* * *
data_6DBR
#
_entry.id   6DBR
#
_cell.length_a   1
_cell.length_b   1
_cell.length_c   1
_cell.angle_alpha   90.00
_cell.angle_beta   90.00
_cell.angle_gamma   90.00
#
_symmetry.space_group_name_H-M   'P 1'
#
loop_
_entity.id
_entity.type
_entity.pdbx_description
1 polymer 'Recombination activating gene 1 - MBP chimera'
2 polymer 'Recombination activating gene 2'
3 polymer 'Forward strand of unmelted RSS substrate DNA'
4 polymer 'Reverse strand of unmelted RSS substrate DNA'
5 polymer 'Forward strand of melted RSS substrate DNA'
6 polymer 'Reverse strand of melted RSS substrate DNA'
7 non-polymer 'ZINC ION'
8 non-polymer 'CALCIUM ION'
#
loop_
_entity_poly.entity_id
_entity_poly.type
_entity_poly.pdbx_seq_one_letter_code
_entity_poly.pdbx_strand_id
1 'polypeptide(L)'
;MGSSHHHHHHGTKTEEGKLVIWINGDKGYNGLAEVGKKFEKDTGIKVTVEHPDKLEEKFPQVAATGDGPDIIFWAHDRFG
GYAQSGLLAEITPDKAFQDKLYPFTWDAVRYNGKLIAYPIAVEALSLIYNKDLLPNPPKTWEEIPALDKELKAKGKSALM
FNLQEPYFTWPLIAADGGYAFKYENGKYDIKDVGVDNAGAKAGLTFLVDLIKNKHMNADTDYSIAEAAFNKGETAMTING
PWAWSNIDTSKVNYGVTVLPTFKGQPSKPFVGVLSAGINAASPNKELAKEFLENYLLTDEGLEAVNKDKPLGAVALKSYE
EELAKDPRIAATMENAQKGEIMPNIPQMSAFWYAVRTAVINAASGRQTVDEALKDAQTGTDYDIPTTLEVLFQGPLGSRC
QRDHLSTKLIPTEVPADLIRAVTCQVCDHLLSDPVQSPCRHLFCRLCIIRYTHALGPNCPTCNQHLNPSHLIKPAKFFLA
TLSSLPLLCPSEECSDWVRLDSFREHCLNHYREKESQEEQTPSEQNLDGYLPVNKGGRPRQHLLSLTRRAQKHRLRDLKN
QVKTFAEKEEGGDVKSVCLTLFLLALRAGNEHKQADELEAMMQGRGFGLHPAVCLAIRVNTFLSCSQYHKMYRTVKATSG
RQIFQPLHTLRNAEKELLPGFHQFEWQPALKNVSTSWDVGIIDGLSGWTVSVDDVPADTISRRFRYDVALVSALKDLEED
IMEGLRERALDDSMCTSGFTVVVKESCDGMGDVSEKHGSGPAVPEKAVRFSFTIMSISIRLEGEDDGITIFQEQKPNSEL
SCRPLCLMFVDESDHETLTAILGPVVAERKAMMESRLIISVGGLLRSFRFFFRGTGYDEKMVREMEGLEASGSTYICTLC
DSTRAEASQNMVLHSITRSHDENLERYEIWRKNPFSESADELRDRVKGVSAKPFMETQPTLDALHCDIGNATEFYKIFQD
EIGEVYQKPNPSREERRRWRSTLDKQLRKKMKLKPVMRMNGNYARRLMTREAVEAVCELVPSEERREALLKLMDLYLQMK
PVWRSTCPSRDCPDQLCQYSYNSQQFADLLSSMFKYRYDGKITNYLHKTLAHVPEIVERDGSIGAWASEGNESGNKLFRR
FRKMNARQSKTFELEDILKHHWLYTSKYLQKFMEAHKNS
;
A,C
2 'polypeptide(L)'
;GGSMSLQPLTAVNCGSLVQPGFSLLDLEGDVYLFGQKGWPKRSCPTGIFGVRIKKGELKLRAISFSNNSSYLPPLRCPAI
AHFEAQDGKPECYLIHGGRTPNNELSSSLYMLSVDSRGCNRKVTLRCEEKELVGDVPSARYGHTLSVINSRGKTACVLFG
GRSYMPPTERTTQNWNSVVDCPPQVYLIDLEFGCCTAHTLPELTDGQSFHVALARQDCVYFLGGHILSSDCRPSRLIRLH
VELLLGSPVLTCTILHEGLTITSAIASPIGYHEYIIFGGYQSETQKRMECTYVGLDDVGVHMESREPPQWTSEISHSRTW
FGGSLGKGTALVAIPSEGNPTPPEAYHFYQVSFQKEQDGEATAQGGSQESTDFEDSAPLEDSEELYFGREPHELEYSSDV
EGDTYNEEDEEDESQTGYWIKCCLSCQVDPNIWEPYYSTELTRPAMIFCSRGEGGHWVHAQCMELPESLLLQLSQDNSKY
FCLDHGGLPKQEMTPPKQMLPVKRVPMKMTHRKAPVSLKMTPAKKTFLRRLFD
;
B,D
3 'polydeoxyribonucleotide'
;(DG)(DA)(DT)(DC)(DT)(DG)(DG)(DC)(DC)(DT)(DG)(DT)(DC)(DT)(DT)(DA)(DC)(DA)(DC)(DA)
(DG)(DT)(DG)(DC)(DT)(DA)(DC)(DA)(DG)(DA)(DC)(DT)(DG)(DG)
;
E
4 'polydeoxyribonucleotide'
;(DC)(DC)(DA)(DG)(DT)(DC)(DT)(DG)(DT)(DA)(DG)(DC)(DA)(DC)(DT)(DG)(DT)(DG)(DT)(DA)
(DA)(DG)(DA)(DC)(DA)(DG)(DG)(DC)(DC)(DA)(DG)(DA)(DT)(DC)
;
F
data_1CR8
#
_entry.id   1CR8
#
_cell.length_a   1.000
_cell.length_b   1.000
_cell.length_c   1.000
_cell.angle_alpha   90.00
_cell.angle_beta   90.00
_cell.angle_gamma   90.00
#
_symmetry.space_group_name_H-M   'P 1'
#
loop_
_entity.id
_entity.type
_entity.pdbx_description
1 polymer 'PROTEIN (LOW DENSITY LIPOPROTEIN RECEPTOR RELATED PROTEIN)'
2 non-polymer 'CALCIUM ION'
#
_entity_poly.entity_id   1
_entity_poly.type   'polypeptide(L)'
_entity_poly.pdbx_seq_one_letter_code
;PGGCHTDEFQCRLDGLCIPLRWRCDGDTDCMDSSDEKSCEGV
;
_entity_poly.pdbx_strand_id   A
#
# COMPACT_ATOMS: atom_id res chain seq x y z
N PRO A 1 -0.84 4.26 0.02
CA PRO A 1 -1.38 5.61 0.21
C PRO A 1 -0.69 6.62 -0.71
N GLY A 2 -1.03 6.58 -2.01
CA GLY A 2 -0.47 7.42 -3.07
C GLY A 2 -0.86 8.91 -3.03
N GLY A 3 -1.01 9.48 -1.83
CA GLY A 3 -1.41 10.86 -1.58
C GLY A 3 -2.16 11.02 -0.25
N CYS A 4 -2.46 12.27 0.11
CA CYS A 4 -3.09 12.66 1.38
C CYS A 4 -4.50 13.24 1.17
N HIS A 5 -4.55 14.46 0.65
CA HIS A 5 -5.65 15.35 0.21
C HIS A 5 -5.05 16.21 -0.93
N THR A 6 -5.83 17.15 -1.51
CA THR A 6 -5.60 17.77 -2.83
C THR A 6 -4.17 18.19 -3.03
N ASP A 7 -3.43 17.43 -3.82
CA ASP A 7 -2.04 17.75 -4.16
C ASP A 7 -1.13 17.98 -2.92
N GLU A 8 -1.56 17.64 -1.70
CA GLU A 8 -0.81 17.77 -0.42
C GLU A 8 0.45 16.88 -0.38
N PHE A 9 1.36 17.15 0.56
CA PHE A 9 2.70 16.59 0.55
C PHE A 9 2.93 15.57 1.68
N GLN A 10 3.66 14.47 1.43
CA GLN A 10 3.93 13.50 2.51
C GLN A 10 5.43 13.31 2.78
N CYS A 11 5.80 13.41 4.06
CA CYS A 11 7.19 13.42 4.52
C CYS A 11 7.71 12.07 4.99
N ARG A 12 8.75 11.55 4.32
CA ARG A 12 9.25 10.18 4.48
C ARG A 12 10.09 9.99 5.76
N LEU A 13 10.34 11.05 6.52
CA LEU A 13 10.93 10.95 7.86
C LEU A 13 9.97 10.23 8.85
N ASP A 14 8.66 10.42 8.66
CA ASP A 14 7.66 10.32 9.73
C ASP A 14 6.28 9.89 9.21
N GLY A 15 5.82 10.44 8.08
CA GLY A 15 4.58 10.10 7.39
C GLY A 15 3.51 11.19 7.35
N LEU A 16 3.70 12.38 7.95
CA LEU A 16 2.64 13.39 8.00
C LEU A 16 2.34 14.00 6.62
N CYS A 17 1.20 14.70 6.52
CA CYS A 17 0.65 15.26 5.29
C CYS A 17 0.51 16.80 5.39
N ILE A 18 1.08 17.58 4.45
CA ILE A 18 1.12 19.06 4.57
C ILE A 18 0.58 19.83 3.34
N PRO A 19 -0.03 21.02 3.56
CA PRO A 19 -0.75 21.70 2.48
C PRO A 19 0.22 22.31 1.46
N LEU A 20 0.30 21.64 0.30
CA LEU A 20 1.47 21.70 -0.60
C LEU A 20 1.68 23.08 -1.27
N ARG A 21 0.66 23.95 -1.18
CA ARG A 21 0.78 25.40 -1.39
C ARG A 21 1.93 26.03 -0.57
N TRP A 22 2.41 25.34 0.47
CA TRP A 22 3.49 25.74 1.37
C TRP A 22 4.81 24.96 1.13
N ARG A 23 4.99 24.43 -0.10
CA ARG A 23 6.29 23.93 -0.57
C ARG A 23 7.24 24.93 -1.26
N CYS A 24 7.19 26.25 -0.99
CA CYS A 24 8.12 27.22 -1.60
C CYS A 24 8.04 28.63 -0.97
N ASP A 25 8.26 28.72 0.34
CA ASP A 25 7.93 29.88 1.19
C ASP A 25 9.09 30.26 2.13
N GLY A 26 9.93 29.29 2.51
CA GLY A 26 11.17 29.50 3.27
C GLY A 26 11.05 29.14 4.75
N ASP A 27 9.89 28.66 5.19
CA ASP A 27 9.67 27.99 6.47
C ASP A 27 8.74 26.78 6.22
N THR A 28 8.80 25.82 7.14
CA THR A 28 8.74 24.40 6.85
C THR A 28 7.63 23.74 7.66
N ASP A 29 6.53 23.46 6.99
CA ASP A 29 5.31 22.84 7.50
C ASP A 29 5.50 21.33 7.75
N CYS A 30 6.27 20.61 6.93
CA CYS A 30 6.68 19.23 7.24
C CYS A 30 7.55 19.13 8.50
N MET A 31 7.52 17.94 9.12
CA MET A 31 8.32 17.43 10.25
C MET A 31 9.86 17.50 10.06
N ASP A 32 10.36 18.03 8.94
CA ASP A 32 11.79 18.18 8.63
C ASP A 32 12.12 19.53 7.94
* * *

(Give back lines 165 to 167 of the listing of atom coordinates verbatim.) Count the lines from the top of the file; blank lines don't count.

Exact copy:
CA ARG A 23 6.29 23.93 -0.57
C ARG A 23 7.24 24.93 -1.26
N CYS A 24 7.19 26.25 -0.99